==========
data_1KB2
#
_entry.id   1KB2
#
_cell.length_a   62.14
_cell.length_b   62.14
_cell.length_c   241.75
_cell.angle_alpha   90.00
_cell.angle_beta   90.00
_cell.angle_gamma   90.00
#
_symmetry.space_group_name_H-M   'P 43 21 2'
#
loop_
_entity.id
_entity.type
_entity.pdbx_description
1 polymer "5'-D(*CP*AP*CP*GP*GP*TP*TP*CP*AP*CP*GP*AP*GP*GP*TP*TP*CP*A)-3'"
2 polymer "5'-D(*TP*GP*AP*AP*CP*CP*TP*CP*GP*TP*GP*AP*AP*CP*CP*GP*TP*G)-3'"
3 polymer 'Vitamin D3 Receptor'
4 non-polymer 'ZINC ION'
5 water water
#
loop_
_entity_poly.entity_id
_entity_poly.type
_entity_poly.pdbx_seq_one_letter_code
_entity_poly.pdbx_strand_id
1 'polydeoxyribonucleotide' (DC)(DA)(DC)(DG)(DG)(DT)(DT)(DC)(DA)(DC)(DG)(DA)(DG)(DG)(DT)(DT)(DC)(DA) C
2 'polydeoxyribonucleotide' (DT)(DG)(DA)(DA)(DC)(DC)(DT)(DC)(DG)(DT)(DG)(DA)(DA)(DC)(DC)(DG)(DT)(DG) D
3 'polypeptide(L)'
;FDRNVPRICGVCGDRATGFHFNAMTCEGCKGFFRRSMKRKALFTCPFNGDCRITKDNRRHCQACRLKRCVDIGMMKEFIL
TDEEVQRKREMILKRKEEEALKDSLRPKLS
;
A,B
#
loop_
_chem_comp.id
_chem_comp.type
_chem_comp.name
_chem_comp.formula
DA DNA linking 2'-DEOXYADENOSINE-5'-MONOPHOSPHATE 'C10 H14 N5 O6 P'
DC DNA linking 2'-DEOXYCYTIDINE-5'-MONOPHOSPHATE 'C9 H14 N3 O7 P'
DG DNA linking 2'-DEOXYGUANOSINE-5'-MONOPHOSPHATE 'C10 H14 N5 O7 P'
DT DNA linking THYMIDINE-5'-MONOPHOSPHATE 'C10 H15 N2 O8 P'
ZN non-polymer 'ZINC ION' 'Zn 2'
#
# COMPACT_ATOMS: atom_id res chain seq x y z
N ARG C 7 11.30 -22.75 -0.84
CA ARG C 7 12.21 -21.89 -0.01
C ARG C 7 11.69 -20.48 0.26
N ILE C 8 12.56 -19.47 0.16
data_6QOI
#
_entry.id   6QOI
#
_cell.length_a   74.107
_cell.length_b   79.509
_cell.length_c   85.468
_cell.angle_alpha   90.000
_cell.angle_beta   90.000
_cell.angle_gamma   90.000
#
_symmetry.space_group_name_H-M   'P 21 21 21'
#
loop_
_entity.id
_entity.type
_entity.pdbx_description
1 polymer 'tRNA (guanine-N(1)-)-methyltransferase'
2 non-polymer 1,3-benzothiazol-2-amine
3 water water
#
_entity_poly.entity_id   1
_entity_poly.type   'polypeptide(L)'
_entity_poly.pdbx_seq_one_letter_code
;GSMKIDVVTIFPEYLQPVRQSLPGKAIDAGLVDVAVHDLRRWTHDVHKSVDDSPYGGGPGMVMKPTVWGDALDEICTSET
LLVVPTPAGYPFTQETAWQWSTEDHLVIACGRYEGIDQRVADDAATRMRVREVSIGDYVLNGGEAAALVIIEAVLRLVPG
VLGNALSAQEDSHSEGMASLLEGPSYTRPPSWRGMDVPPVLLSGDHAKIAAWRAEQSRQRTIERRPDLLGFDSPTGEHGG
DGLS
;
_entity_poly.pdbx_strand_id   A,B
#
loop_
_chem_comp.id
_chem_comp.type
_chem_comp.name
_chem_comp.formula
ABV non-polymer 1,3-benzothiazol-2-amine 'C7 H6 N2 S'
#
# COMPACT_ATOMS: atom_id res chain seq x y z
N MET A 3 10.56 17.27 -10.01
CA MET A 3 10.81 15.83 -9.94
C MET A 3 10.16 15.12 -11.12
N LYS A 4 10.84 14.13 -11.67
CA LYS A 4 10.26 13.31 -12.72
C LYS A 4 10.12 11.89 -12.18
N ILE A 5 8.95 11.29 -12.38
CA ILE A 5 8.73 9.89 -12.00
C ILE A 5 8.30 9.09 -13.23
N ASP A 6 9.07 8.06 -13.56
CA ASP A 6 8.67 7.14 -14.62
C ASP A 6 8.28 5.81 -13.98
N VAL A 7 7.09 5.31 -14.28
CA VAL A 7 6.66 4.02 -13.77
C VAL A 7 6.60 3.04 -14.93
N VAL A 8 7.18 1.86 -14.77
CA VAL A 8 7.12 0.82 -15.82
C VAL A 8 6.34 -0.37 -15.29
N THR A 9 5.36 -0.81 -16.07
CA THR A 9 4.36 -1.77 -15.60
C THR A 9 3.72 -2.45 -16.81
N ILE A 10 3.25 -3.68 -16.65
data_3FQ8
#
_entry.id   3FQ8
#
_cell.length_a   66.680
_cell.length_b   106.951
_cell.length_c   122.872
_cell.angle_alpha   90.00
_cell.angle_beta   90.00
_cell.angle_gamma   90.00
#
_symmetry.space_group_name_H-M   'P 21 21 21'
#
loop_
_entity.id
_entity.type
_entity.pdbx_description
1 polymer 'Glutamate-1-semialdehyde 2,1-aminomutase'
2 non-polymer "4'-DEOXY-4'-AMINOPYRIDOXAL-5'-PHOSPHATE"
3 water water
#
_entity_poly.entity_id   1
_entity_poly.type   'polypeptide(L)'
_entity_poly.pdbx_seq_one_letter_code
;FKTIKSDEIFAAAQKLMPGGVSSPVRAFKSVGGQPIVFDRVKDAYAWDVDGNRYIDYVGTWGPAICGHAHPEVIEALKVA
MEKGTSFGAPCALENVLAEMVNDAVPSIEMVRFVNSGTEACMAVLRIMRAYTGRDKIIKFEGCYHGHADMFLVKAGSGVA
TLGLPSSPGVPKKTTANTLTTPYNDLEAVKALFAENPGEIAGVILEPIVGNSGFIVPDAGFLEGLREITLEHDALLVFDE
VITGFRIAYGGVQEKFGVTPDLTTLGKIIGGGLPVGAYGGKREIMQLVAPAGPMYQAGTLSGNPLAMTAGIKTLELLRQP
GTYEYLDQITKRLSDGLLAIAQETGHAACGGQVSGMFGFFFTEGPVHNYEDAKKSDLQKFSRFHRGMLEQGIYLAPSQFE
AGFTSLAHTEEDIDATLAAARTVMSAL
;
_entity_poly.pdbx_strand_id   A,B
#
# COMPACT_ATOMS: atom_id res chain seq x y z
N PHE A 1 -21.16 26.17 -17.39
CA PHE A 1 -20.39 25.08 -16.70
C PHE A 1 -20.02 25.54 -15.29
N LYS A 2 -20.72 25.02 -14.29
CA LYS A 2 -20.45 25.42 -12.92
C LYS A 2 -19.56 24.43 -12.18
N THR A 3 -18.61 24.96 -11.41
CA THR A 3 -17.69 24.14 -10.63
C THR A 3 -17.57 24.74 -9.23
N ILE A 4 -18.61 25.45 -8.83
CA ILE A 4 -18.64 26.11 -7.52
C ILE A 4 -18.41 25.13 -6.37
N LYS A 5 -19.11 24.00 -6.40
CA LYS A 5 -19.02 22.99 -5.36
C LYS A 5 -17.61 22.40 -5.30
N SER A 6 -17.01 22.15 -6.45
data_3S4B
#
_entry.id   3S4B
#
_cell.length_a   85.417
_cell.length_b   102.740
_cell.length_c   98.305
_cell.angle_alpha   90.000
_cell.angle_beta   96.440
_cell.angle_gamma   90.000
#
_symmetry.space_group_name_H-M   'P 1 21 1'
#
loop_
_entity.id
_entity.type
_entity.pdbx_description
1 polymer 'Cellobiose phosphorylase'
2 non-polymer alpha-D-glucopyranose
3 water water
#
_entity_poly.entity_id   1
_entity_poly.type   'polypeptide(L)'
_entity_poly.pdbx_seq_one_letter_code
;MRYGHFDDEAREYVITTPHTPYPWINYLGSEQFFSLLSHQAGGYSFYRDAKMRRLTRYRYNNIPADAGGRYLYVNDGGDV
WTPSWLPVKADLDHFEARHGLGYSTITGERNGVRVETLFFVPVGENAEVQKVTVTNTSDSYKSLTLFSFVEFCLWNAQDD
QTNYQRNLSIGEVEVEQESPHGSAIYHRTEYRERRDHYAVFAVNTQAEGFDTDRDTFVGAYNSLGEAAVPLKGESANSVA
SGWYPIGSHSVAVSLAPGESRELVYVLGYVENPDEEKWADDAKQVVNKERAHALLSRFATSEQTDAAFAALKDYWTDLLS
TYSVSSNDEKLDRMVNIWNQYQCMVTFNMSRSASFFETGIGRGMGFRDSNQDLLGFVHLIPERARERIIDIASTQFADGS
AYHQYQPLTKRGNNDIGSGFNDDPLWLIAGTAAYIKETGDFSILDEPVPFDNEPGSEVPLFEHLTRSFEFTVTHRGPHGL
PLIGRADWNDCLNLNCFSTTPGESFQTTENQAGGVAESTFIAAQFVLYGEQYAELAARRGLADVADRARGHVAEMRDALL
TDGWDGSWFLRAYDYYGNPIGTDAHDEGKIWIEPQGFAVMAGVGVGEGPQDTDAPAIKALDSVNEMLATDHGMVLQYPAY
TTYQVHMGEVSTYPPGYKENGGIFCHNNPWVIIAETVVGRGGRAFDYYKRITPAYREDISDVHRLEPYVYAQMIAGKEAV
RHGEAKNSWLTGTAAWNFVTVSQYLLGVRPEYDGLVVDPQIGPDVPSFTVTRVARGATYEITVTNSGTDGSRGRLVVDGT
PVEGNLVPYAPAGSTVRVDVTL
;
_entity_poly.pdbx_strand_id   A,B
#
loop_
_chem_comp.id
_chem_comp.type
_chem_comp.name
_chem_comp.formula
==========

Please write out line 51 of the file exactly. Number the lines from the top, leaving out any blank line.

C ARG C 7 11.69 -20.48 0.26